Paid Family Medical Leave Has Broad Support in CT, Survey Shows

Eighty-two percent of registered Connecticut voters age 45-plus and a similar majority of voters age 25-plus, 83 percent, support a paid family medical leave plan now being considered by the state legislature, according to a recent survey by AARP Research.AARP-CT-logo The large majority is also present across the ideological spectrum, with 94 percent of registered Democrats, 79 percent of independents and 68 percent of Republicans indicating their support for state paid family medical leave to support Connecticut workers and family caregivers.

pie chartOne-thousand state voters age 25-plus were asked two questions about the paid family medical initiative, whether they supported such a plan, and whether they would support political candidates who did.

Among the 83 percent over age 45 who said they supported a paid family medical leave plan, 65 percent indicted they strongly supported such a plan, which would give employees an opportunity to contribute to and utilize a limited amount of paid leave from work to care for themselves or a loved one who is recovering from a serious medical condition.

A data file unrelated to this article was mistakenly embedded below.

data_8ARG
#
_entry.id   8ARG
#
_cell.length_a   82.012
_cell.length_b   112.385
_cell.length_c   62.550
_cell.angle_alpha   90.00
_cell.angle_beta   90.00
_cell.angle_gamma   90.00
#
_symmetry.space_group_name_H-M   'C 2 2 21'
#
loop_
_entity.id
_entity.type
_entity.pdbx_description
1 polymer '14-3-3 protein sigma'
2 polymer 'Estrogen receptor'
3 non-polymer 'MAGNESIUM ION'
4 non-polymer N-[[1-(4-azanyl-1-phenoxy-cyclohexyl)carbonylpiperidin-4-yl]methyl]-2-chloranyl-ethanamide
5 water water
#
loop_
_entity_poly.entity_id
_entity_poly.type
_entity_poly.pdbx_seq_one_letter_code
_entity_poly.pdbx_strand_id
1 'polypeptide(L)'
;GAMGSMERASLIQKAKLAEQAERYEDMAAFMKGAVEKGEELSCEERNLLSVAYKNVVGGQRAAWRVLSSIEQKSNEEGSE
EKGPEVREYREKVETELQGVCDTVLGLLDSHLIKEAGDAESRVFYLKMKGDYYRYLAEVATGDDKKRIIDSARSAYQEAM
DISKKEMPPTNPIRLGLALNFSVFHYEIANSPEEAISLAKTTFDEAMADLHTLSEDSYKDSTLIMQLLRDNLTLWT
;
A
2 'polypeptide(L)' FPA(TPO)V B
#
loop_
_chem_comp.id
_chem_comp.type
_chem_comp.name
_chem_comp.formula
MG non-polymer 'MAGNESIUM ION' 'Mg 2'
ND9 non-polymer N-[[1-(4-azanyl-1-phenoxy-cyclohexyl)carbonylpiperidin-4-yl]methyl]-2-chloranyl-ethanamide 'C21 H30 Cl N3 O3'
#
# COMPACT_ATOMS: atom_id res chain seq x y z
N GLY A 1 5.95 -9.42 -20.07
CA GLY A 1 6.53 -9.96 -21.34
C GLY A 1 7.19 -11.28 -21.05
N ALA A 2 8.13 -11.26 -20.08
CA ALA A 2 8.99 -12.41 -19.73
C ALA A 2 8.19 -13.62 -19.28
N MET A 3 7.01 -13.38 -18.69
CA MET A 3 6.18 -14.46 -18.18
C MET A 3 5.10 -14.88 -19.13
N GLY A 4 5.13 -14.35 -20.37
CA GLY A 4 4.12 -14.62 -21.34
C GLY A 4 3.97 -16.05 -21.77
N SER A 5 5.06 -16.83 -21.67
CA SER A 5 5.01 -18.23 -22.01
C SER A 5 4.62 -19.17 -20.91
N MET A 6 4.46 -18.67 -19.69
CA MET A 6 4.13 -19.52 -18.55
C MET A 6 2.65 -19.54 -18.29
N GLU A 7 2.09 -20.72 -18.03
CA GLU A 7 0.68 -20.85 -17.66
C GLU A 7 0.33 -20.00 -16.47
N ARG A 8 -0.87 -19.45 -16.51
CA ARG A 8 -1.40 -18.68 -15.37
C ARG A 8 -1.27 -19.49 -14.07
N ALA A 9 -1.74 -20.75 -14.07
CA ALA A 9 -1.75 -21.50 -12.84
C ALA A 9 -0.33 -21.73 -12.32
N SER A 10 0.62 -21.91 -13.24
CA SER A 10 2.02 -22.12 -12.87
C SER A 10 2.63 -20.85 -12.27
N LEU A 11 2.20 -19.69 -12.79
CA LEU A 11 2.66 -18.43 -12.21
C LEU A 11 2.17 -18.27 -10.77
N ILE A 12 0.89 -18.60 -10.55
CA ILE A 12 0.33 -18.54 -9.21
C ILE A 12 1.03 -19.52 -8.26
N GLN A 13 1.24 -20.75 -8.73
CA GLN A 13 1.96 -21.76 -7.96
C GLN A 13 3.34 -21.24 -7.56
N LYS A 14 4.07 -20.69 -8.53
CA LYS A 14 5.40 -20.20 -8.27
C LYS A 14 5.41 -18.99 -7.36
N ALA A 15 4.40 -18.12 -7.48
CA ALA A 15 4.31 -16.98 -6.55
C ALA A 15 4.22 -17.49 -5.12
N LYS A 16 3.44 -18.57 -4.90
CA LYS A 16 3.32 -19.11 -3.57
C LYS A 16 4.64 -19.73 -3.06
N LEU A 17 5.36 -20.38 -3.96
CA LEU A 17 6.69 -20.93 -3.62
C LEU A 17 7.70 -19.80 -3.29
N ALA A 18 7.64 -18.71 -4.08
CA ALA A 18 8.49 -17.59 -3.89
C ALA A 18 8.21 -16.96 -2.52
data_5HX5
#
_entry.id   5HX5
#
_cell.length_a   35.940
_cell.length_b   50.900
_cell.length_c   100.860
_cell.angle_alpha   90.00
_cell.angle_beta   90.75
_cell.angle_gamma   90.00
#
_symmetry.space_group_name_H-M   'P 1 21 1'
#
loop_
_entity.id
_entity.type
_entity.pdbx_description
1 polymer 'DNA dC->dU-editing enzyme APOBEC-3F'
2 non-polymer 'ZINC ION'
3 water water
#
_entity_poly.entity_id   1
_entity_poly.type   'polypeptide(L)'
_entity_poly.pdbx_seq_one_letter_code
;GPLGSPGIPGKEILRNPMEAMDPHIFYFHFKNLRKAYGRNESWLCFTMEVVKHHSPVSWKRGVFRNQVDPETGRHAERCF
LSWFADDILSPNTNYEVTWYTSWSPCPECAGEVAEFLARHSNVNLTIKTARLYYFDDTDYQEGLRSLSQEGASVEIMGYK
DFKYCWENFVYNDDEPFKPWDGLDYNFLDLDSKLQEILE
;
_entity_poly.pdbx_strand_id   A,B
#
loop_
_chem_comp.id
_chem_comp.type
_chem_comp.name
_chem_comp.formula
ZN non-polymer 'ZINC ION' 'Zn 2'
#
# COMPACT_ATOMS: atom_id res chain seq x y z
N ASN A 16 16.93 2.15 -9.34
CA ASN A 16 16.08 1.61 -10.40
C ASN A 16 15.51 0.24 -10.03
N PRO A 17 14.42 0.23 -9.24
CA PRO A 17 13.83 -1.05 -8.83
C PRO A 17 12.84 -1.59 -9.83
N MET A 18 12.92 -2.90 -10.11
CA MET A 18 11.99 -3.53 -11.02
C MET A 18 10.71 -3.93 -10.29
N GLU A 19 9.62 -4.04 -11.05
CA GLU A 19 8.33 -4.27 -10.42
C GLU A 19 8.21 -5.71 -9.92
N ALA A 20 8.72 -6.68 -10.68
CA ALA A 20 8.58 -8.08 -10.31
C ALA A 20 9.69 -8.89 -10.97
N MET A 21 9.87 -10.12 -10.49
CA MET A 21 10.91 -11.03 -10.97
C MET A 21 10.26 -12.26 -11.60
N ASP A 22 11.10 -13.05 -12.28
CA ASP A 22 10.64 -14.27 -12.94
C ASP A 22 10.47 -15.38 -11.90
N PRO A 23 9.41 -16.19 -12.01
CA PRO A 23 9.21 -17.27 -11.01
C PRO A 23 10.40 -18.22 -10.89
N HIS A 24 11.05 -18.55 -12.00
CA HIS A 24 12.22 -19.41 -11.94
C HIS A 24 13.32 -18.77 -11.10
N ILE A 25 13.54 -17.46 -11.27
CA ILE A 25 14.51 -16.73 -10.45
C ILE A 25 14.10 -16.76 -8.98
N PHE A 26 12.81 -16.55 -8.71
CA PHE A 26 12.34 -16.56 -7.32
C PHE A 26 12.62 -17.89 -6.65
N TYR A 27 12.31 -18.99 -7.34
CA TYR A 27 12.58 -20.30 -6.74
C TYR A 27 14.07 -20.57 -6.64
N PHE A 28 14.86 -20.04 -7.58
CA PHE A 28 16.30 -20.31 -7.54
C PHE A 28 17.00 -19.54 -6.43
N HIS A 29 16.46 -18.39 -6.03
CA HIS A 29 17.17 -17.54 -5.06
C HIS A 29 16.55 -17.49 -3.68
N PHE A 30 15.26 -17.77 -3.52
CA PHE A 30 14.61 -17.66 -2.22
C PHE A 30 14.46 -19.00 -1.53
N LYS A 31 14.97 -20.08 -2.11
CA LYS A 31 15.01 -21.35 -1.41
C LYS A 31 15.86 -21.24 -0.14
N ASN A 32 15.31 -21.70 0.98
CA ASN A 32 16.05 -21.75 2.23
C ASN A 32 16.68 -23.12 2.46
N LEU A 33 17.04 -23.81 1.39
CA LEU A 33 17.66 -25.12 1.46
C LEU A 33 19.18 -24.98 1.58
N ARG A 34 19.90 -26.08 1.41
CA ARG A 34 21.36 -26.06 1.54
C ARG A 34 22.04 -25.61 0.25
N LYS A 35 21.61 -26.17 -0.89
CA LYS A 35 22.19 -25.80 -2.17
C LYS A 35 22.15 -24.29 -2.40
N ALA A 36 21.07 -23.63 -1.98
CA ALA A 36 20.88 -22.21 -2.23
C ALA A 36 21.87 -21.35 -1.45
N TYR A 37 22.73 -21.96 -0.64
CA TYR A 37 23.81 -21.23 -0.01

“Connecticut voters overwhelmingly support paid family leave for workers,” said Nora Duncan, AARP CT state director. “We urge lawmakers to give serious consideration to passage of SB 221, An Act Concerning Paid Family and Medical Leave, in the remaining weeks of the 2016 legislative session. Voters are clearly interested in this policy and will make it a part of their considerations at the ballot box this fall.”

Asked if they would support a candidate for state elections who worked to implement a paid family leave plan that included working caregivers, 74 percent indicated their support, with half saying they would strongly support such a candidate. chart 2

SB 221 would create a statewide system of paid family and medical leave for workers needing time off to care for themselves, an ill loved one or a new baby. The system that’s being suggested would be fully funded by employees with no employer contribution. According to The Institute for Women’s Policy Research, the cost to Connecticut employees would be very low at just about one half of one percent of someone’s income.

Nearly half (46 percent) of registered voters in Connecticut ages 45-plus say they are currently providing or have provided unpaid caregiving to an adult loved one.  Among them, two in three (63 percent) say they have been employed either full or part time while providing that care, the survey found.

Versions of paid family medical leave laws have been approved in California, New Jersey, Rhode Island and Washington.  California's law took effect in 2004, New Jersey's in 2009 and Rhode Island's in 2014.  Washington's has yet to take effect.